The Great Britain Under-23 Academy team begins the Girobio stage race on Friday morning, the new innovative version of the amateur Giro d’Italia.
A total of 168 riders will leave Florence on Friday for nine days of racing that includes mountain stages in the Dolomites and a 25.4km time trial. The race ends next Sunday with a final stage in Tuscany on some of the dirt roads used in the Eroica sportive and professional race.
The Girobio has been created by the organisers of the Eroica sportive Giancarlo Brocci and marks a new way of organising races aimed at fighting doping in the Italian amateur ranks.
The riders will all stay together in huge hostels, eat together and socialize together in an attempt to reduce the risks of riders doping. As well as the usual anti-doping tests, a team of doctors and sports scientists will follow the riders closely and detailed blood tests will be carried out on every rider before and after the race.
The organisers hope that the riders will embrace the spirit of the new Giro: “We’re not asking for the moon, but we hope that everyone on the race has the right attitude so that we can all play a part in what is the best sport there is,” Giancarlo Brocci said on the eve of the race.
GREAT BRITAIN TARGET STAGE VICTORIES
The Great Britain team will be directed by Academy manager Max Sciandri, with Friday’s first stage from Florence to Modena passing through their home town of Quarrata.
“It’s a very new format, with lots of things being done very differently to other races but I think it’s a good thing,” Sciandri told Cycling Weekly.
Sciandri has selected a young Great Britain team of six riders that includes Pete Kennaugh, Jonny McAvoy, Andy Fenn, Mark Christian, Luke Rowe and Erick Rowsell. The goal is to go for stage and learn from the experience of racing for nine days, rather than a good overall result.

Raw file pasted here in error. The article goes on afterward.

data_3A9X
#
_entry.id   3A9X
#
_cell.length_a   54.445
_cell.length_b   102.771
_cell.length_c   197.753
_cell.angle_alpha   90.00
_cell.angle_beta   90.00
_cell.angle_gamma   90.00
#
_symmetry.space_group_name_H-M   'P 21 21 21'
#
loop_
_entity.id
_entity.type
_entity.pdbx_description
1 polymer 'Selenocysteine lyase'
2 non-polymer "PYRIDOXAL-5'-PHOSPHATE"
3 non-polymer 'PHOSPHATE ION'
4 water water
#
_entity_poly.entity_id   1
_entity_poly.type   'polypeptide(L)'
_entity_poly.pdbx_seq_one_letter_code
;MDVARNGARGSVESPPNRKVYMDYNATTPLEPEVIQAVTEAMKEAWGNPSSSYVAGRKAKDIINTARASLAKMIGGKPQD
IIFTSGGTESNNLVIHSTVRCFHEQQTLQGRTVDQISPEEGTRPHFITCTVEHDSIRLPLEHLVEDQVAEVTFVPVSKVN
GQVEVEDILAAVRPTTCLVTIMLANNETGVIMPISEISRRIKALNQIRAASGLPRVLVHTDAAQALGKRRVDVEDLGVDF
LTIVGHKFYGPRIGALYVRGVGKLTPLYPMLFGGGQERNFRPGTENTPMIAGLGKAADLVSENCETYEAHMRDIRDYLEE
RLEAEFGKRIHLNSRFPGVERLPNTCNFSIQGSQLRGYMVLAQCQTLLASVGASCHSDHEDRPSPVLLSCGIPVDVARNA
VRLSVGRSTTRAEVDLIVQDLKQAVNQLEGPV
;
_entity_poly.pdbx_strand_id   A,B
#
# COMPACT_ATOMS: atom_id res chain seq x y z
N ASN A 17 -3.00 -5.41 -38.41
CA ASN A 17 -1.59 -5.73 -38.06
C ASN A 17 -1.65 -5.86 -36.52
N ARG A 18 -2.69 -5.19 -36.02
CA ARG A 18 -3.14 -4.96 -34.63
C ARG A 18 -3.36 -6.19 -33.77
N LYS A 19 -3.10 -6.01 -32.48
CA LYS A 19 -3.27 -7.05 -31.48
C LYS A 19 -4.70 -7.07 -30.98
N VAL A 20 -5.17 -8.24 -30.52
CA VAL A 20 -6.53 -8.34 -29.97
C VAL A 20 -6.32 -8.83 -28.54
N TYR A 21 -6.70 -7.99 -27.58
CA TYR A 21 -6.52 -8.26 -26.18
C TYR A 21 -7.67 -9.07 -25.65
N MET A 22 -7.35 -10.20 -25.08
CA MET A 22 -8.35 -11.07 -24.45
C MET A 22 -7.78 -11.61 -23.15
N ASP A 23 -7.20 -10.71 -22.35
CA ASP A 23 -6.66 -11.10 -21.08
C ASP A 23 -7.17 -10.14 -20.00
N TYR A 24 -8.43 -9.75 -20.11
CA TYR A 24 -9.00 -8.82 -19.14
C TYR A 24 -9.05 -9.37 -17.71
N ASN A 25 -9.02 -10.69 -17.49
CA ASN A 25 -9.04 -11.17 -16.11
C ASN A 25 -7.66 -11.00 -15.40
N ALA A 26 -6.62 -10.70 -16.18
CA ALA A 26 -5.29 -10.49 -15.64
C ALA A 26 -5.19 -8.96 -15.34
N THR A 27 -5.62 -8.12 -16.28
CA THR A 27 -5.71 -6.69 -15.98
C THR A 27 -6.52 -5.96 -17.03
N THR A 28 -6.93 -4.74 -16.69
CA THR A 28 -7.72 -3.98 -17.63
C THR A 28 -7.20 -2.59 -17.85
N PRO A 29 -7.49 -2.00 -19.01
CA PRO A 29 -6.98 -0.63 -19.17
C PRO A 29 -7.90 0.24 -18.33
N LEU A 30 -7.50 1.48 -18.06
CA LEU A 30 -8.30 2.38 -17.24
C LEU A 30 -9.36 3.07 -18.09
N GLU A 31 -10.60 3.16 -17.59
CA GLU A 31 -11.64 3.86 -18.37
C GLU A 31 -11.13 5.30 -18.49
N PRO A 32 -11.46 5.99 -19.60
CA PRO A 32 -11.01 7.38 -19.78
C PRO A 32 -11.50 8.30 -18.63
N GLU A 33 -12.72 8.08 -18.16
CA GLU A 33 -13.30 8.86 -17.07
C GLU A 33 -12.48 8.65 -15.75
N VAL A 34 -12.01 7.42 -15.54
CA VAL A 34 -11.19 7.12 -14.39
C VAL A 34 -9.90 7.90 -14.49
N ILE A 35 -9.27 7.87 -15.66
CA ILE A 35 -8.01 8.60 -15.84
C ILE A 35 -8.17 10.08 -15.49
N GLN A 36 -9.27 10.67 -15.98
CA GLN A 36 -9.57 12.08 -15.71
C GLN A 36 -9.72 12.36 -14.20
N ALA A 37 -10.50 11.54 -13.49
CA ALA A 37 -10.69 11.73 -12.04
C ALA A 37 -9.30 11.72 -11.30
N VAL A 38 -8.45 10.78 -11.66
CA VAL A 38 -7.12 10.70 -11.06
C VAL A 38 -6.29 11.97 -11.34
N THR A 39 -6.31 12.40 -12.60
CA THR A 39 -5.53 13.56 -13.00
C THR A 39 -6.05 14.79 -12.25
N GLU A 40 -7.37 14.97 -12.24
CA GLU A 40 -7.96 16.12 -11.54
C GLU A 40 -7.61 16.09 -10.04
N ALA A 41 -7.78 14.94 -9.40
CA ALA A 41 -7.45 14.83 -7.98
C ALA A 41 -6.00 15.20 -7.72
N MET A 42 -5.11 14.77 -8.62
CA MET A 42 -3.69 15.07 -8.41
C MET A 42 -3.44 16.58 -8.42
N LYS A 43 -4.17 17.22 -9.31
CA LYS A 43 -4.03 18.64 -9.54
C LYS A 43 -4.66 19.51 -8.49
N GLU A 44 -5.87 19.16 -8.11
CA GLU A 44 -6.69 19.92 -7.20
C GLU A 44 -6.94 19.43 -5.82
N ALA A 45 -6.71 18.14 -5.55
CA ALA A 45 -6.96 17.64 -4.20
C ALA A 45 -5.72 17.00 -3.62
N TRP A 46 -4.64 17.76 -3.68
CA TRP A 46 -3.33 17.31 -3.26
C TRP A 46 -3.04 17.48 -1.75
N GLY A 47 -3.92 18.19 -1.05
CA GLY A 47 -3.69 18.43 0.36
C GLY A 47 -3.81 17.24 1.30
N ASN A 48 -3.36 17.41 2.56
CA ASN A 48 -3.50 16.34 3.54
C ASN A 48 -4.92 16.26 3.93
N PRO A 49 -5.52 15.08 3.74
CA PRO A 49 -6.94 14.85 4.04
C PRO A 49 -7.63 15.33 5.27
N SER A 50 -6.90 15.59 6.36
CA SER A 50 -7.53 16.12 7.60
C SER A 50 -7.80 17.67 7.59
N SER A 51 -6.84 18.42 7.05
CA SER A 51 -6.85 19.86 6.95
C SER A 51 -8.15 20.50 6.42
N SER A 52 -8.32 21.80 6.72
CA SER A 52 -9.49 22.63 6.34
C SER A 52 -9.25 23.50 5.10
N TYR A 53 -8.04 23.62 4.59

“It’ll be the longest race the lads have ever done and so I really want them to learn from it. I’ve told them that the first objective is to finish the race. That may not seem a big goal but I want them to understand what it’s like to race hard day after day. I’m sure they’ll all come out of it as better riders,” Sciandri said.
The nine-days of racing cover a total of 1294km with each stage named after a legendary Italian rider. The best 20 Italian teams have been selected, plus teams from Great Britain, Argentina, Columbia, Germany, Russia, Poland and Switzerland. Each of the leader’s jersey is sponsored by different regions of Italy with a special Ethics jersey sponsored by the Gino Bartali Museum.
There will be regular updates on the race here at www.cyclingweekly.com
12 June: Firenze – Modena km 174 – tappa COPPI
13 June: Modena – Lonato del Garda km 161,2 – tappa BOTTECCHIA
14 June: Lonato del Garda – Asiago km 166,6 – tappa MARTINI
15 June: crono Pozzoleone – 22,5 – tappa MOSER
16 June:Paderno del Grappa – Feltre km 155,5 – tappa NENCINI
17 June: Rest day
18 June: Ferrara – Cesenatico km 146 – tappa MAGNI
19 June: Cesenatico – Cippo Carpegna km 160,1 – tappa PANTANI
20 June: Pennabilli – Bucine km 168,3 – tappa CHIOCCIOLI
21 June: Cavriglia – Gaiole in Chianti km 159 – tappa BARTALI